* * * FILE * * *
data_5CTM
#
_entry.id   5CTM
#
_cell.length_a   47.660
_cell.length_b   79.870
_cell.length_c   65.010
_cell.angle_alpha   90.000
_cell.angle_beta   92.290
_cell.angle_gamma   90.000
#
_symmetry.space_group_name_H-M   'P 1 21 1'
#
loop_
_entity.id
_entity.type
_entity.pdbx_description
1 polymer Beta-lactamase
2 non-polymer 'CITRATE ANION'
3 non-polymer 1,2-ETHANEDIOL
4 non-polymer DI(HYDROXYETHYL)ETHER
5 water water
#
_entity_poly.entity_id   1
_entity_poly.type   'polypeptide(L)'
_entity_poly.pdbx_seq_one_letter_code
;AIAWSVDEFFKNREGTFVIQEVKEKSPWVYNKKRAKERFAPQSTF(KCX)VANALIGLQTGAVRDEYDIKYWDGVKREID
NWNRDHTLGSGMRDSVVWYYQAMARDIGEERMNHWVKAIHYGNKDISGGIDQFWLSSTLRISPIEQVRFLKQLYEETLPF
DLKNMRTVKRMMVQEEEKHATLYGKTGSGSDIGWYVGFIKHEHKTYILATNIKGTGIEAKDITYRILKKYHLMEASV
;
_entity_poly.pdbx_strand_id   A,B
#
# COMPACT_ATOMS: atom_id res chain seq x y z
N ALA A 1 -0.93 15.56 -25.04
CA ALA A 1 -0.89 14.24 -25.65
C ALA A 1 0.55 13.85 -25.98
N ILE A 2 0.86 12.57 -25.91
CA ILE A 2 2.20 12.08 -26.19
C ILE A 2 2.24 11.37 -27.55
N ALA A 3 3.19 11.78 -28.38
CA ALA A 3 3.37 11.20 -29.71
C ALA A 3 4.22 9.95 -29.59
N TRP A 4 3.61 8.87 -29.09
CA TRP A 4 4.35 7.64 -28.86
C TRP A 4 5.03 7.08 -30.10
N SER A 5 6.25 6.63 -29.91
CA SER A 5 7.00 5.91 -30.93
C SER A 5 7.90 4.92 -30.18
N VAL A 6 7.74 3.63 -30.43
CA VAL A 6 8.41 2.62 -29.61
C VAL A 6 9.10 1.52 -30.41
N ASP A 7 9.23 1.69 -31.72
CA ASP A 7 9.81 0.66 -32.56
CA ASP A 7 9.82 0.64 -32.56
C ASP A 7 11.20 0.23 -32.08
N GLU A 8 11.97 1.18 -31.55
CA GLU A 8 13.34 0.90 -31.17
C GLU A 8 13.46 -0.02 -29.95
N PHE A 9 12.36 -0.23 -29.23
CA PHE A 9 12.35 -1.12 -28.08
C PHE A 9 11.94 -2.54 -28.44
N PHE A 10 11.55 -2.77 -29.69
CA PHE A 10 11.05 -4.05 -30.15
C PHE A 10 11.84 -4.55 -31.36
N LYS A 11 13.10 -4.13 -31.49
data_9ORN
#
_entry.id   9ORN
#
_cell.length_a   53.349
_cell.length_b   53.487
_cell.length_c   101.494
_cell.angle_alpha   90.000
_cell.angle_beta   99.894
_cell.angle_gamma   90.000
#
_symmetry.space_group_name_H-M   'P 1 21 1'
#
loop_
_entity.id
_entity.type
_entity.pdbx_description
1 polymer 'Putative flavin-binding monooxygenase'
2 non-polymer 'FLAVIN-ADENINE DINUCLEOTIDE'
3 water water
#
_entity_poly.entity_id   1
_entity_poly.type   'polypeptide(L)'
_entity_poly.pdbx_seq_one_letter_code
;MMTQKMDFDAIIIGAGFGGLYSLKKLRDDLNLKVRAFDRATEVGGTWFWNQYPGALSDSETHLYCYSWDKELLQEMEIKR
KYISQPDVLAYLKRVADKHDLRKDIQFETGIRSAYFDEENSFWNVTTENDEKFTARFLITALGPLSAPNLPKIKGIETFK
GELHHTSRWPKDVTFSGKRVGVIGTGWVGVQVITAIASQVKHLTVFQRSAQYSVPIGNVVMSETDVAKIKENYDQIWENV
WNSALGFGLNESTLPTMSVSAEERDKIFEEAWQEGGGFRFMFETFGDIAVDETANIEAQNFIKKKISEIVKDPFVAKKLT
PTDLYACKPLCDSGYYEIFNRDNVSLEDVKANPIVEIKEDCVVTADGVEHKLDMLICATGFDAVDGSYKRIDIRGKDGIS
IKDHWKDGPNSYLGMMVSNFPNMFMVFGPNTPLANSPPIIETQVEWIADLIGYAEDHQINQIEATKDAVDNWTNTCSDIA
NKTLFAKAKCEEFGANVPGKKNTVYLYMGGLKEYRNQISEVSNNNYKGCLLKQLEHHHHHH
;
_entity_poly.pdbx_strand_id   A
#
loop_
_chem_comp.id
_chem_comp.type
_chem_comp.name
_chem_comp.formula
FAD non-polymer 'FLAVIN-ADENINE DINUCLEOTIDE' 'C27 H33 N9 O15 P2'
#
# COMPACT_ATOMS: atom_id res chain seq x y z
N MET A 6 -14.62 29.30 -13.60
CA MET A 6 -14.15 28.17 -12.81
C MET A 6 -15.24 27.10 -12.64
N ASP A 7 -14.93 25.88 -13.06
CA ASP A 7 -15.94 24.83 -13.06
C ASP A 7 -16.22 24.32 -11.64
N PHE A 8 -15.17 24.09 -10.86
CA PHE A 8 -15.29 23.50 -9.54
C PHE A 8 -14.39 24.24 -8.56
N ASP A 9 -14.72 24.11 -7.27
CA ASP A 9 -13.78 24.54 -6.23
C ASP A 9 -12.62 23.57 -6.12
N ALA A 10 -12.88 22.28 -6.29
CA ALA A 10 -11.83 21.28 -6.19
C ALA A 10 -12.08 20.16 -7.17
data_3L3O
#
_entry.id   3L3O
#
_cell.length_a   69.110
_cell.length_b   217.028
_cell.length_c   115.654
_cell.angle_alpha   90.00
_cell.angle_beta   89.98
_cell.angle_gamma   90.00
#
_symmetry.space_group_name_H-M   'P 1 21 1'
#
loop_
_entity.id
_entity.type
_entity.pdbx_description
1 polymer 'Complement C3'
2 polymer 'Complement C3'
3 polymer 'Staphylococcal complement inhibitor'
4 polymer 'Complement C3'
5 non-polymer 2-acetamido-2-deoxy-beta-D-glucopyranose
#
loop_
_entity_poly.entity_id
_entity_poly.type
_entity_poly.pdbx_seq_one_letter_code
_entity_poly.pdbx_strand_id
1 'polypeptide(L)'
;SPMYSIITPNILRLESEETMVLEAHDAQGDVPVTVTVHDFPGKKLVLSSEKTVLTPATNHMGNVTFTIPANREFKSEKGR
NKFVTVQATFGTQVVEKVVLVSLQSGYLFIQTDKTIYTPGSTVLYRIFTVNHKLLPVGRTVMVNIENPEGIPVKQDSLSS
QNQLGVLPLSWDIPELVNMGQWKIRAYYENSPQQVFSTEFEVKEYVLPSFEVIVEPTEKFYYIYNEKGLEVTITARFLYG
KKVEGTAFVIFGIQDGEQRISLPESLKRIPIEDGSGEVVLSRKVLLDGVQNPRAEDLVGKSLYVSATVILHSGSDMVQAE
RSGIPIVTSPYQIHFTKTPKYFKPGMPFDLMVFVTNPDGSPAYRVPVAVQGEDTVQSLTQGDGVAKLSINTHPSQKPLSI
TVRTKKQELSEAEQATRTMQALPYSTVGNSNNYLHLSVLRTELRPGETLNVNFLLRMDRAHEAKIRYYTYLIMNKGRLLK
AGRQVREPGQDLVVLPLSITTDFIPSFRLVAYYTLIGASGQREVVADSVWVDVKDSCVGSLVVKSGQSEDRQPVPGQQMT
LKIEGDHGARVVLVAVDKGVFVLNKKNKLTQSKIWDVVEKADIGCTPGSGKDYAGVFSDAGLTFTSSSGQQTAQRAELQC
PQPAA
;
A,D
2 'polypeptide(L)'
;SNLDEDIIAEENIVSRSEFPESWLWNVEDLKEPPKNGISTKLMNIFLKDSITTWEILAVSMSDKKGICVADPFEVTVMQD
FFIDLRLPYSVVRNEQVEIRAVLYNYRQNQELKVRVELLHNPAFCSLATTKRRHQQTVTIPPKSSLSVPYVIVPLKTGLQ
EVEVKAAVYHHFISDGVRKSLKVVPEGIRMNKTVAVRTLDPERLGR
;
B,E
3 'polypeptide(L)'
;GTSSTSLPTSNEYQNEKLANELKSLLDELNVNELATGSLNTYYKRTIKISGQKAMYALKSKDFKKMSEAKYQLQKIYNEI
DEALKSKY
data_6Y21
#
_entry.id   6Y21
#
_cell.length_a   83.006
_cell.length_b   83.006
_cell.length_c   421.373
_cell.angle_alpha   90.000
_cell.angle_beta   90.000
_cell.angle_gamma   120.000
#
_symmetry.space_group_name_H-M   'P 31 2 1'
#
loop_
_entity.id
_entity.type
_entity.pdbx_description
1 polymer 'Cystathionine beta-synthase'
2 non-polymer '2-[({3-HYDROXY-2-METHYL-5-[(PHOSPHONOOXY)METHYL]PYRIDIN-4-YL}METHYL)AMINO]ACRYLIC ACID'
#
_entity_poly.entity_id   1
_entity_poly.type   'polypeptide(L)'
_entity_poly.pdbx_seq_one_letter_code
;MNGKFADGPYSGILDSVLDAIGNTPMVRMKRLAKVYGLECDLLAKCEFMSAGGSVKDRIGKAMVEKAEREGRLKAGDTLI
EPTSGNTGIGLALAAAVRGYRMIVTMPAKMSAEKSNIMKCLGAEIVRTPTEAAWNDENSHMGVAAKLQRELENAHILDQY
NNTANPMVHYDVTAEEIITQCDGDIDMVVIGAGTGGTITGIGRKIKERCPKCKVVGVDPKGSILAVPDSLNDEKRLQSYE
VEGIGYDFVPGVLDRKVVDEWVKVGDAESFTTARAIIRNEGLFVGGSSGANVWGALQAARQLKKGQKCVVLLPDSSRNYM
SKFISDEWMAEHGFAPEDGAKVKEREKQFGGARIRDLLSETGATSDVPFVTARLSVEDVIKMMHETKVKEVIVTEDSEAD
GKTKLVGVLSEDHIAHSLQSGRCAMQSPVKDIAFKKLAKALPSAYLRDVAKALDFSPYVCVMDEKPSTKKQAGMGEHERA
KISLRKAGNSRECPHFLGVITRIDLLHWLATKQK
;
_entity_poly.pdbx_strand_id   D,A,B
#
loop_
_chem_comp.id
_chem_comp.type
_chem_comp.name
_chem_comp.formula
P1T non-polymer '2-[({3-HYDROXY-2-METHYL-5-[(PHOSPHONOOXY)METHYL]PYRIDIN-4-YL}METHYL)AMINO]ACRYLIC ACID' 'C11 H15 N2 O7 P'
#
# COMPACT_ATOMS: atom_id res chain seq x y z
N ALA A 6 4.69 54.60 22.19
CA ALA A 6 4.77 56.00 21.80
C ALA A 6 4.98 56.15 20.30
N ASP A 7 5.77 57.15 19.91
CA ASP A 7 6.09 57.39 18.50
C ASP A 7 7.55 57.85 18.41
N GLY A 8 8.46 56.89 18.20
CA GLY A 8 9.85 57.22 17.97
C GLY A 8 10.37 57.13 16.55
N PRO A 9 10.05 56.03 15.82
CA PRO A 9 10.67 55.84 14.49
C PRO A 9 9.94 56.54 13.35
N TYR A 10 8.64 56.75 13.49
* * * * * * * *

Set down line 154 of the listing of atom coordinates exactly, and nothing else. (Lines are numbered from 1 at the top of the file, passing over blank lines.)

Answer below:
QNQLGVLPLSWDIPELVNMGQWKIRAYYENSPQQVFSTEFEVKEYVLPSFEVIVEPTEKFYYIYNEKGLEVTITARFLYG